Remembering the National Corvette Museum sinkhole

Published: Feb. 11, 2019 at 11:08 PM CST
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February 12, 2014, will mark five years since the National Corvette Museum sinkhole swallowed eight classic cars.

In light of the event, The Bob Kirby branch of the Warren County Public Library held a video presentation remembering it on Monday night.

"It's hard to believe it's been five years since the sinkhole happened and even watching some of the old video clips or news stories sometimes I get a little emotional, waking up that morning and not knowing what the future held, like if the building was going to be able to remain standing or if this hole was going to eventually take more cars and more of the building with it," says Katie Ellison, Manager of Marketing and Communications at the National Corvette Museum.

Dr. Leslie North, Associate Professor of Geography at WKU says it wasn't what she expected.

"When we first arrived the interpretation was that it was just a sinkhole, and that didn't have a cave passage that extended beyond the hole that we could physically see," said North.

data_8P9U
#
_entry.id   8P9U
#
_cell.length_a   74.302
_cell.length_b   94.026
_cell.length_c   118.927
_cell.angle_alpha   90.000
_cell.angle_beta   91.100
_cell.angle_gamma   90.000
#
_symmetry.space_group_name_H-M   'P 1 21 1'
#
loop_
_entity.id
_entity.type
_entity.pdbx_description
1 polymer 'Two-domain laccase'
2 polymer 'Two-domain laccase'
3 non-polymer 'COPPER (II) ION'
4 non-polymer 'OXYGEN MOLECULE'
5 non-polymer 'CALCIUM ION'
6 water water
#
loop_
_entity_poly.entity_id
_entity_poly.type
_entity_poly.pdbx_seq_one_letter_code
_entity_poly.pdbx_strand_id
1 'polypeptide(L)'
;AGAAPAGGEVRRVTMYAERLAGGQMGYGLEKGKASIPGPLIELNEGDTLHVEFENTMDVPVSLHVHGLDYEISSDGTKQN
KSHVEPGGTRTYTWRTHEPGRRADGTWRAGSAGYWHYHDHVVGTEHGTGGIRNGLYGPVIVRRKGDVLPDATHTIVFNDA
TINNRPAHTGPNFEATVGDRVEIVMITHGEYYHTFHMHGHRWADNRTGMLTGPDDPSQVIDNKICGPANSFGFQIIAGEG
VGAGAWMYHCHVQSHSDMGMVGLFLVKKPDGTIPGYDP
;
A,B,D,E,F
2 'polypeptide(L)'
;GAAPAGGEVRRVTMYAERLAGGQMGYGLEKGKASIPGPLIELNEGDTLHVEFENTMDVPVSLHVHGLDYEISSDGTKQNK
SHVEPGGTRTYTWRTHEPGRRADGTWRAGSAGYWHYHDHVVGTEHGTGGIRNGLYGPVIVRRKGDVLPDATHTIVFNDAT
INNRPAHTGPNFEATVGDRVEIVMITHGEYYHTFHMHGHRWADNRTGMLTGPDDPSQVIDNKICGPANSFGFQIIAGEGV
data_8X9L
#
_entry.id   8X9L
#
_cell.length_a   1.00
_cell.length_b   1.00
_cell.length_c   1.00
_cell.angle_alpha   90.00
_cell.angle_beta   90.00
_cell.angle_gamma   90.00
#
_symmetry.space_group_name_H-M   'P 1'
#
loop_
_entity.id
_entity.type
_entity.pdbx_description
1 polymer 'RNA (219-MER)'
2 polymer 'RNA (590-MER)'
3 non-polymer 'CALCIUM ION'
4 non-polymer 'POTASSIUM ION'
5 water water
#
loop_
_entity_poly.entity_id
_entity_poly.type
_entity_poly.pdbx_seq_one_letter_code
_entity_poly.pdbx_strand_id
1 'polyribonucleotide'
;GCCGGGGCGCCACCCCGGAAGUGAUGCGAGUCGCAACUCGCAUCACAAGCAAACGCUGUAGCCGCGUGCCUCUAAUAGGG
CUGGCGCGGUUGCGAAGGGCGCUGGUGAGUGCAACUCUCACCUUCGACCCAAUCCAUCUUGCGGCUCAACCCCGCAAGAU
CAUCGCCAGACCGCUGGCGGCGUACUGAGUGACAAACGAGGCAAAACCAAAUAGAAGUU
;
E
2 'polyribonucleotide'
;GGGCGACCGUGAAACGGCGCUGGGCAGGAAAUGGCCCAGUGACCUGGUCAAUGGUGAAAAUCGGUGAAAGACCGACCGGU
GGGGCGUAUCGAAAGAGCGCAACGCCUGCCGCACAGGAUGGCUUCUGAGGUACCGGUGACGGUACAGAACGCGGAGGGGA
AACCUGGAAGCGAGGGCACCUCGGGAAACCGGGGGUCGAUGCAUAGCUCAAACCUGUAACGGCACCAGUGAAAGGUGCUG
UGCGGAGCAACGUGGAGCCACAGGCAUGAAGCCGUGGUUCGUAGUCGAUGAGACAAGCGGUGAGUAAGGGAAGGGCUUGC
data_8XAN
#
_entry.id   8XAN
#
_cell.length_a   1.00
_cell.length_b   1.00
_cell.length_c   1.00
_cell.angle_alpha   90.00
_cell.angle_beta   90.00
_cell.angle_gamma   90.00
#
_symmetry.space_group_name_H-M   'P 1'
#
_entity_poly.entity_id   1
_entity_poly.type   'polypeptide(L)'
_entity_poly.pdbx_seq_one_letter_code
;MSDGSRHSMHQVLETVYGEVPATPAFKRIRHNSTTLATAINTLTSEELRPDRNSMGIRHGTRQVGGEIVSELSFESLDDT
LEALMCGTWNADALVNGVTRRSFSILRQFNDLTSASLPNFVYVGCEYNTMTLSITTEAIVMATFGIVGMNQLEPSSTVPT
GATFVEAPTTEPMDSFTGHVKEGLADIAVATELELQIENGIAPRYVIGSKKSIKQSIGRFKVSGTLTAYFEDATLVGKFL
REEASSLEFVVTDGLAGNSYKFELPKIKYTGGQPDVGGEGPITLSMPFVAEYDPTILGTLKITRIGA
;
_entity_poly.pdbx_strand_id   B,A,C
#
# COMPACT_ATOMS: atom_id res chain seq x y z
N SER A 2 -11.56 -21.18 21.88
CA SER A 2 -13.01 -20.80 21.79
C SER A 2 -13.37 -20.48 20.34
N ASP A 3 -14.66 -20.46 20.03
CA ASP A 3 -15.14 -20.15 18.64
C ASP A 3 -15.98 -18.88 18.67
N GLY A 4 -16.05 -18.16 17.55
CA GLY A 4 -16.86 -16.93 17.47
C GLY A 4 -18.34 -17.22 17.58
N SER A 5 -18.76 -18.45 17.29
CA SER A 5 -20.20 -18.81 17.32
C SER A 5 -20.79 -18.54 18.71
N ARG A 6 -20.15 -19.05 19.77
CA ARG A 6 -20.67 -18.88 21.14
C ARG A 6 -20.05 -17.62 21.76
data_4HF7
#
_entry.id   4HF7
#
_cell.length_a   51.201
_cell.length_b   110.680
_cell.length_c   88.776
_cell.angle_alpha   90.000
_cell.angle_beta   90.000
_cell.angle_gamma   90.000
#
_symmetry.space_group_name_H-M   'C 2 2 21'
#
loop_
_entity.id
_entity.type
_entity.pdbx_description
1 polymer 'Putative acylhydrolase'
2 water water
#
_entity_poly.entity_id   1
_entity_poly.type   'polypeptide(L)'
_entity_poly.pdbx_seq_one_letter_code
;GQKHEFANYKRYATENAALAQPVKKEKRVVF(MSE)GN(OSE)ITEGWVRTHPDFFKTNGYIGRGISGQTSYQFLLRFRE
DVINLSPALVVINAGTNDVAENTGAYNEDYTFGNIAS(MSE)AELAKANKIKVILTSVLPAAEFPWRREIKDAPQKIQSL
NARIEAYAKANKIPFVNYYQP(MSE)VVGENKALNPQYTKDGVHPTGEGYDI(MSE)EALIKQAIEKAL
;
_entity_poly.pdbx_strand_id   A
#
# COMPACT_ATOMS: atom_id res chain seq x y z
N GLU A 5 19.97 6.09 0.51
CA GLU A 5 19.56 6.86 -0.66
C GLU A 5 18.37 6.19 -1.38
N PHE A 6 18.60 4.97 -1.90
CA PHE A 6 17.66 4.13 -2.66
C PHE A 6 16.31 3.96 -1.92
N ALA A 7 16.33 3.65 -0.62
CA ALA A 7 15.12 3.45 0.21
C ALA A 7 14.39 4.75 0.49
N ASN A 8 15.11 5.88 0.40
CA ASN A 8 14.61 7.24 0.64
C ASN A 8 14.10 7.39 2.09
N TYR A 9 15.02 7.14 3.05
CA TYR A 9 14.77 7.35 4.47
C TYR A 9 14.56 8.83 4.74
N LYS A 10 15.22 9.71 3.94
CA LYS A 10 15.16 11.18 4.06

But the sinkhole would reveal much more than just a hole in the ground.

"Once we were able to get in and explore then we quickly realized there was actually a cave and so unlike a traditional sinkhole that would have opened up, it was actually the roof of a cave that had collapsed in and created the presence of a sinkhole on the surface," said North.

She adds that sinkholes are common in this area.

"In the south-central Kentucky area we are known as the sinkhole plain, and it's known by that name because we live in a karst landscape, in this karst landscape it's known for the presence of caves, sinkholes, sinking streams, aquaphors... those sorts of things."

The landscape and the geology also play into that role. But North says it's something we should be aware of, and not frightened by.

"If you live in south central Kentucky and you live in the sinkhole area yes it seems terrifying to some people that you live in the sinkhole area, but it's no different than living in a place were you may have tornado hazards or earthquake hazards or tsunamis or hurricanes, every place has their hazard and you just kind of learn to adapt to it," said North.